They don’t sell what the product actually is. They sell how it can make you feel. And, furthermore, they tell you what you will feel. And they choose feelings that people may want to feel: full of energy, fun, cool, fashionable, attractive, at the top of their game:
See lots of people having good times, living good lives in a lot of ways. And while drinking … what?
What they are actually selling, packaged in those cans and bottles, people would not want to buy.
Now, I understand if this example isn’t the most ideal example, because in public health we sell well-being. So how about looking at water? We would be in favor of drinking water, right? Can we imagine any scenario where people would not want cool, refreshing water? And most importantly, life-sustaining water because we cannot live for many days without it?
But what if water cost 10,000 times more than we’re used to paying for it? And most of the time, with no extra health benefit for this extra cost? What if over 1.5 million barrels of oil were required each year to deliver water to our country? Would we want that cost? For those of us living near the Great Lakes, why import water from the other side of the planet? The well in my yard taps into an aquifer; why do I need water from anywhere else? Plus plastic production and plastic waste from 7 billion gallons each year? Are we OK with that cost?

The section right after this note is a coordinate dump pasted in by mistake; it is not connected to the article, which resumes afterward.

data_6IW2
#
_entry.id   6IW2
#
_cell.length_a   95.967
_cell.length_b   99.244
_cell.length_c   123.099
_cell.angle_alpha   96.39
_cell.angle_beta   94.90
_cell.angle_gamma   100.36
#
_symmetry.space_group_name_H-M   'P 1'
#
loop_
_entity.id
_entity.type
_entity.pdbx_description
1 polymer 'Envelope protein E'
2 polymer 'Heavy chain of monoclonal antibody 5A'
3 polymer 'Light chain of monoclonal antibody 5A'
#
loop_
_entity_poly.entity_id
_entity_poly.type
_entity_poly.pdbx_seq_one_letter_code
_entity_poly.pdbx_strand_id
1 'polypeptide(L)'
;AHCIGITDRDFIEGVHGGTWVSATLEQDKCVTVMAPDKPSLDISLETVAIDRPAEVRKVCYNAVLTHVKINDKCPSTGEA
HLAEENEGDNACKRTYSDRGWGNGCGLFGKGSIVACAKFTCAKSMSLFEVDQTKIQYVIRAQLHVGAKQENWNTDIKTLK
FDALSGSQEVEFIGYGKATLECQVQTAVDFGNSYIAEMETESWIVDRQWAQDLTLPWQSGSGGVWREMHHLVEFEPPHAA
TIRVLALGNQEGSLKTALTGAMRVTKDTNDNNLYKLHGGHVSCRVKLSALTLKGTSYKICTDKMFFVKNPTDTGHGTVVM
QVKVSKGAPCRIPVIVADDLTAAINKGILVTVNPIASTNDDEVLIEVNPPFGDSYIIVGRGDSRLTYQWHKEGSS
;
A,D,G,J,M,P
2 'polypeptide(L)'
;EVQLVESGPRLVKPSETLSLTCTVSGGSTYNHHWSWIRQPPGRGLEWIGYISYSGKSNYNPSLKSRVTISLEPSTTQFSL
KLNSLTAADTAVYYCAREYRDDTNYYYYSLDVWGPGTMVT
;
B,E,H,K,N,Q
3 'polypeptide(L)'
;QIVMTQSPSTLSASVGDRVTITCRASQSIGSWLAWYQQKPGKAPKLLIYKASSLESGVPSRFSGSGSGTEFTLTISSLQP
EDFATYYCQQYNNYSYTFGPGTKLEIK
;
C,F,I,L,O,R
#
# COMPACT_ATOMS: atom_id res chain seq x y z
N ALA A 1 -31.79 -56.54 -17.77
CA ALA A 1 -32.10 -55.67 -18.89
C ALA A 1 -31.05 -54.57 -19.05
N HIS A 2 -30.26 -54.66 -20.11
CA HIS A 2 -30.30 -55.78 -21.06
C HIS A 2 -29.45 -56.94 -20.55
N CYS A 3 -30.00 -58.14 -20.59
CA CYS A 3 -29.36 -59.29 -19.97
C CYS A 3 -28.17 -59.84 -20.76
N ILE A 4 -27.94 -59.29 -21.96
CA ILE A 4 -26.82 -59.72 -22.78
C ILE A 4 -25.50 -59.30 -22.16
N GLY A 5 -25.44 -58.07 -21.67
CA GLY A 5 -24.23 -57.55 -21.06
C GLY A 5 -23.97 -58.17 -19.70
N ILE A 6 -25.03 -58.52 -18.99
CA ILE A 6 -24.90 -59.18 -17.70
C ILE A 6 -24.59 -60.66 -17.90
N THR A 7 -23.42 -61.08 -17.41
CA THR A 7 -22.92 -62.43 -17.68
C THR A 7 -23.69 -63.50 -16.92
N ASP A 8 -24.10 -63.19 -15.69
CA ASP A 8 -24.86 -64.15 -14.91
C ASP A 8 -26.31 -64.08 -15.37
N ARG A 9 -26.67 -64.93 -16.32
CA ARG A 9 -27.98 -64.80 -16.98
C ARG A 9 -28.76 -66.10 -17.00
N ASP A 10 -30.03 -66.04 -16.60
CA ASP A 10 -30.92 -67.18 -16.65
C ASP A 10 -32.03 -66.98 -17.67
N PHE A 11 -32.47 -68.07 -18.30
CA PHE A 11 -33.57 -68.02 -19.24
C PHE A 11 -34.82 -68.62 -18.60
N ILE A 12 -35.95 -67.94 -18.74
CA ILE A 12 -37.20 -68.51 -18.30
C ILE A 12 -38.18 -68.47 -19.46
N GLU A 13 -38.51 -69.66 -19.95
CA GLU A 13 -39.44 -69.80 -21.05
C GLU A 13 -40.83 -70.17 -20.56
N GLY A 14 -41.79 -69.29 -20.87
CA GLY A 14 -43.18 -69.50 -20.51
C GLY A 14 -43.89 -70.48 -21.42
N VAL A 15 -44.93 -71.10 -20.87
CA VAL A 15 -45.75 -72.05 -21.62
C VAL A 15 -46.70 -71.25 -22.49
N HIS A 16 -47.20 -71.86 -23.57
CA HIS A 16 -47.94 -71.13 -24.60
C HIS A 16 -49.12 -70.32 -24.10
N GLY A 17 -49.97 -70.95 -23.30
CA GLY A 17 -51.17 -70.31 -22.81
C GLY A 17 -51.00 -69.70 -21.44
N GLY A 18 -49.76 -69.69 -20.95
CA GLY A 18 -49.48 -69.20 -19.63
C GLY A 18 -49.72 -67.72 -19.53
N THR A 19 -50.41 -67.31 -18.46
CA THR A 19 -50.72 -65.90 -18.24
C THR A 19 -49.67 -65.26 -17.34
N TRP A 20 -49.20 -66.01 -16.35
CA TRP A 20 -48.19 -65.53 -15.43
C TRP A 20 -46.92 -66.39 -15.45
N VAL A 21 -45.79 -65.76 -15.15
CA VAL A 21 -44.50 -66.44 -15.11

As you can guess what’s coming, we already do pay 10,000 times more for water. We happily buy bottled water instead of turning on the tap. Why do we do this?
And people are sold on the beauty and allure of water from Fiji. This poster even sells the green angle, when the manufacture and delivery for this industry is far from green.
So what does this mean for public health, and what we want people to “buy”? What can we do? More of this series coming soon …
It may not be what we think.
Spotted on a billboard on eastbound I-94, somewhere between exits 12 and 19 in southwestern Michigan:
It’s for the Get Dad To The Doc campaign. (Um, can’t women be stubborn about this too? Sure made me reflect on health care behavior about things I’ve ignored.) Here’s the Ad Council press release about the campaign.
Now try filling in the blanks for your issue:
“This year thousands of WHO will die from WHAT ?”
Truly think about the WHAT. When thinking about the behavior, try asking WHY three or more times to get to the real and perhaps surprising reason. This is called going upstream.